After she stood before Montgomery County Circuit Court Judge Terrance McGann in Rockville on Monday and pleaded guilty, Zakieya L. Avery has been found not criminally responsible for the 2014 killing of her two youngest children, 18-month-old Norell and 2-year-old Zyana in their townhouse on Cherry Bend Court in Germantown, according to reports.
Avery had faced life in prison, but she will be sent to a mental health institution instead.
The mother of four children admitted to killing the children with her roommate. She also admitted to trying to kill her to older children 5-year-old daughter Taniya, and 8-year-old son Martello, Taniya and Martello both survived the attack.
Last year the roommate – Monifa Sanford, now 24 –pleaded guilty in January 2015 to two counts of first-degree murder and two counts of attempted first-degree murder and was ruled criminally insane by a Montgomery County judge, an opinion based largely on findings of state psychiatrists. The judge sent Sanford to a maximum-security psychiatric hospital.
The two women called themselves “demon assassins” and believed they were performing an exorcism on the children.
In Maryland, a defendant can be found criminally insane if mental illness keeps them from understanding that they are committing a crime. Last year, a state psychiatrist concluded that Sanford was legally insane at the time of the killings.
In court, this week family and doctors testified that Avery had a long history of mental illness, including hearing voices. The doctors said Avery was insane at the time of the murders and should not be held criminally responsible. Judge McGann issued a ruling agreeing with this assessment on Thursday, Sept. 15.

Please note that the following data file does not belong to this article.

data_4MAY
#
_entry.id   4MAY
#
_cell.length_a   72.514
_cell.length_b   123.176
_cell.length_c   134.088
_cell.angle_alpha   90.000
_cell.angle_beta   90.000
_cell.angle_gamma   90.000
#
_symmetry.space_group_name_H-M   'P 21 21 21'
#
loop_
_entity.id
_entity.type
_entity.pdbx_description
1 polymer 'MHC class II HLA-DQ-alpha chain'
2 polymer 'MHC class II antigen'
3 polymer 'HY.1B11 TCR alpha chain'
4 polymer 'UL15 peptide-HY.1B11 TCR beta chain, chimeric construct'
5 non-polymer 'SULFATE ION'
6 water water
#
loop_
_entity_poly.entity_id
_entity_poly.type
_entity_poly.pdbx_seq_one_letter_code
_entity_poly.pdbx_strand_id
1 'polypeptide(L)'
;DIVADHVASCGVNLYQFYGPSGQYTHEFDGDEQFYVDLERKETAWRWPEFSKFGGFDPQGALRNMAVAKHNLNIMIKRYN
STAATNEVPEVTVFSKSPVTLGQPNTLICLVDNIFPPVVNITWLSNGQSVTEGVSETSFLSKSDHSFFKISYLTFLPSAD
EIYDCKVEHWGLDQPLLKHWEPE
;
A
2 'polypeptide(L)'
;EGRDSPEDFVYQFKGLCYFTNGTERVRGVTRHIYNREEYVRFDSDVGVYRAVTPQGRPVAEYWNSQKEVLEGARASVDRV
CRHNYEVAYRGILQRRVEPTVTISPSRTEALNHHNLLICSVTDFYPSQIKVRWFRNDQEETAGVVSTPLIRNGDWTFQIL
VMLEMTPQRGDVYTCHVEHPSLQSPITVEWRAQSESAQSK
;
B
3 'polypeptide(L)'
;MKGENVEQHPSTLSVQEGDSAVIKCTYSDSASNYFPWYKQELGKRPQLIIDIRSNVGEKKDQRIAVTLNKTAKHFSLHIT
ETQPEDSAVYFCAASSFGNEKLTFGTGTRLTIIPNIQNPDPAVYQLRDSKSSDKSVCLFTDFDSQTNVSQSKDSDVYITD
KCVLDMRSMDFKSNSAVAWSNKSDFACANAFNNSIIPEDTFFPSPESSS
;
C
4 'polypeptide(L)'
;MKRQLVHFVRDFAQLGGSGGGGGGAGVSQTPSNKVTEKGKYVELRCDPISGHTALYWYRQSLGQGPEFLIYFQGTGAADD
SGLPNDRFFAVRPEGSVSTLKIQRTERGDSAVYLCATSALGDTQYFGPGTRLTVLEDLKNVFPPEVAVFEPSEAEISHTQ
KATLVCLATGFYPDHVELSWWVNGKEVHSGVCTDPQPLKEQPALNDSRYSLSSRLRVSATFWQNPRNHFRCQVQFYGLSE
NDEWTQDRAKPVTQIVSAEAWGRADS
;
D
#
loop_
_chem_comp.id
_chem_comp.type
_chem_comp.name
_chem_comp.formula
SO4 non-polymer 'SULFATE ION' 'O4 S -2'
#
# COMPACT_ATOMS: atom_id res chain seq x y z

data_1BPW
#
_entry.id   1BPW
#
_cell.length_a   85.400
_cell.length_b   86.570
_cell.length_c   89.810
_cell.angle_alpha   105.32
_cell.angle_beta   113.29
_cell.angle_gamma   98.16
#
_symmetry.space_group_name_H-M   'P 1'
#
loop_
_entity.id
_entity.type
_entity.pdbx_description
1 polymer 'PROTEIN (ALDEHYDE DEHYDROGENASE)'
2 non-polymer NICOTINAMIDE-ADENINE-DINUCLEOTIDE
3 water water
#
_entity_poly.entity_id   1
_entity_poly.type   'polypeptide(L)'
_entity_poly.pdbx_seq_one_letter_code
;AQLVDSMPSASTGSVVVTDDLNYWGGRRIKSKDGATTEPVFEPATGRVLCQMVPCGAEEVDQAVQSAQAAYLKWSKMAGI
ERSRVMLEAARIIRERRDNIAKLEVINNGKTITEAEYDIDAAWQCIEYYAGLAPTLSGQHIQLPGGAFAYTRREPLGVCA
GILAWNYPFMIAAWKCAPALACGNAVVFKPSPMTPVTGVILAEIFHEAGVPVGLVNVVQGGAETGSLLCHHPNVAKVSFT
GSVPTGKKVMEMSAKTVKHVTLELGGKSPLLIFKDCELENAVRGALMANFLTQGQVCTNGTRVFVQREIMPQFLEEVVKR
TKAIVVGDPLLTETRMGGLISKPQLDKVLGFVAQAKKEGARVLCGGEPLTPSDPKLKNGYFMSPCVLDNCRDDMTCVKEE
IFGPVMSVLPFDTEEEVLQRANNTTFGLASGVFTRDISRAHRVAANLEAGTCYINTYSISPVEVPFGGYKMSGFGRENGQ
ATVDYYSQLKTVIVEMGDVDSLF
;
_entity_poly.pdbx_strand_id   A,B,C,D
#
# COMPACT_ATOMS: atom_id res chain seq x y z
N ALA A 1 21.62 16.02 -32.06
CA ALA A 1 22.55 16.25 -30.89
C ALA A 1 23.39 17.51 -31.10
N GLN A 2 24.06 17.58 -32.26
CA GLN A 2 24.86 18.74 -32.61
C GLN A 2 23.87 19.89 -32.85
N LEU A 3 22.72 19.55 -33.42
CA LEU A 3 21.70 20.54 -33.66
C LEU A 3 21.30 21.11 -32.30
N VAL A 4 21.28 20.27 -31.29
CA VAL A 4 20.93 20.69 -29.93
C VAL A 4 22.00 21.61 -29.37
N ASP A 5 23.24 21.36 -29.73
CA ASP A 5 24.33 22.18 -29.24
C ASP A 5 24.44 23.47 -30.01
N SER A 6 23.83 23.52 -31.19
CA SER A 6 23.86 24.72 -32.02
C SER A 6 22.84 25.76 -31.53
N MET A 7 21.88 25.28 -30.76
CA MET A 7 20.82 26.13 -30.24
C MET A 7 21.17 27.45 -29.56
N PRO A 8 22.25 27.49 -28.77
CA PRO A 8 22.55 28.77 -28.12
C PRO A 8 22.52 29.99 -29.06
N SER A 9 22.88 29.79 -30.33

According to WTOP radio, Judge McGann based his decision on basis that Avery didn’t stand to gain financially from the murders of her children, had no history of anger problems and no issues with alcohol of drug abuse. The judge was convinced that Avery believed that her home had been invaded by demons.
WTOP reported that Judge McGann recounted Avery’s statements about being impregnated by an imaginary boyfriend and witness testimony that she was “responding to internal stimuli” before the murders. As a result, the judge believed Avery was not dealing with reality.
McGann decided that Avery was not criminally responsible based on her diagnoses of bipolar disorder and borderline personality disorder, which were testified to by doctors for the defense.
Photo courtesy MCPD.